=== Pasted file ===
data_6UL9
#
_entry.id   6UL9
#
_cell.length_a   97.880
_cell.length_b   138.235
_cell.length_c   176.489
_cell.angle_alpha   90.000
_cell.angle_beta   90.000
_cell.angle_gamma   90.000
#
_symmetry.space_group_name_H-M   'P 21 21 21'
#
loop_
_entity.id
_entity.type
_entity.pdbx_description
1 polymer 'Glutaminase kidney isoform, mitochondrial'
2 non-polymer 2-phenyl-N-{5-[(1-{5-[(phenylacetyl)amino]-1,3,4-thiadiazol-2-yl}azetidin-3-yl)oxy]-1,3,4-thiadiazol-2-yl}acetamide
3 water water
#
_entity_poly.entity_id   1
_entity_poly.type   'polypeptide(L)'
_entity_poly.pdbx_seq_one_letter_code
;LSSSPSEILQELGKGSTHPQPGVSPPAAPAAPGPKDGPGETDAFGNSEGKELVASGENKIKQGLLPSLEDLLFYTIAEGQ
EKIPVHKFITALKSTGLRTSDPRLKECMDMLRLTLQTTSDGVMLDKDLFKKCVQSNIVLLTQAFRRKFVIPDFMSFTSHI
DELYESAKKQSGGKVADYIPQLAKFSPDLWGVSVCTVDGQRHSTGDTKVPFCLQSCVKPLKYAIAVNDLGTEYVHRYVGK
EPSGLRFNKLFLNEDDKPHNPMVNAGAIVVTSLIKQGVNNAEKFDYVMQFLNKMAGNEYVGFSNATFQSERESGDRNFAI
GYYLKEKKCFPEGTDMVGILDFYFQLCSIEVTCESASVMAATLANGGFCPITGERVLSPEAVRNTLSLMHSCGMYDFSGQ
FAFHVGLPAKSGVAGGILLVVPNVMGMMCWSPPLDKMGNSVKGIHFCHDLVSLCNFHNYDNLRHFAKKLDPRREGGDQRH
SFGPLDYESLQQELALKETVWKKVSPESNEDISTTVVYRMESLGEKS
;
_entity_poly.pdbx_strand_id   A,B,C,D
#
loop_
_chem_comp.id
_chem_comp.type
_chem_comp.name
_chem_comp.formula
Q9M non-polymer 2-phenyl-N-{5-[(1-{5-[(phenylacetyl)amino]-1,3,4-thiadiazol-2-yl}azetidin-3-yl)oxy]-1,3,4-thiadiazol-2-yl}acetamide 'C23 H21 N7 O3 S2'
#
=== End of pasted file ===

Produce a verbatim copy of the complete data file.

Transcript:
data_6UL9
#
_entry.id   6UL9
#
_cell.length_a   97.880
_cell.length_b   138.235
_cell.length_c   176.489
_cell.angle_alpha   90.000
_cell.angle_beta   90.000
_cell.angle_gamma   90.000
#
_symmetry.space_group_name_H-M   'P 21 21 21'
#
loop_
_entity.id
_entity.type
_entity.pdbx_description
1 polymer 'Glutaminase kidney isoform, mitochondrial'
2 non-polymer 2-phenyl-N-{5-[(1-{5-[(phenylacetyl)amino]-1,3,4-thiadiazol-2-yl}azetidin-3-yl)oxy]-1,3,4-thiadiazol-2-yl}acetamide
3 water water
#
_entity_poly.entity_id   1
_entity_poly.type   'polypeptide(L)'
_entity_poly.pdbx_seq_one_letter_code
;LSSSPSEILQELGKGSTHPQPGVSPPAAPAAPGPKDGPGETDAFGNSEGKELVASGENKIKQGLLPSLEDLLFYTIAEGQ
EKIPVHKFITALKSTGLRTSDPRLKECMDMLRLTLQTTSDGVMLDKDLFKKCVQSNIVLLTQAFRRKFVIPDFMSFTSHI
DELYESAKKQSGGKVADYIPQLAKFSPDLWGVSVCTVDGQRHSTGDTKVPFCLQSCVKPLKYAIAVNDLGTEYVHRYVGK
EPSGLRFNKLFLNEDDKPHNPMVNAGAIVVTSLIKQGVNNAEKFDYVMQFLNKMAGNEYVGFSNATFQSERESGDRNFAI
GYYLKEKKCFPEGTDMVGILDFYFQLCSIEVTCESASVMAATLANGGFCPITGERVLSPEAVRNTLSLMHSCGMYDFSGQ
FAFHVGLPAKSGVAGGILLVVPNVMGMMCWSPPLDKMGNSVKGIHFCHDLVSLCNFHNYDNLRHFAKKLDPRREGGDQRH
SFGPLDYESLQQELALKETVWKKVSPESNEDISTTVVYRMESLGEKS
;
_entity_poly.pdbx_strand_id   A,B,C,D
#
loop_
_chem_comp.id
_chem_comp.type
_chem_comp.name
_chem_comp.formula
Q9M non-polymer 2-phenyl-N-{5-[(1-{5-[(phenylacetyl)amino]-1,3,4-thiadiazol-2-yl}azetidin-3-yl)oxy]-1,3,4-thiadiazol-2-yl}acetamide 'C23 H21 N7 O3 S2'
#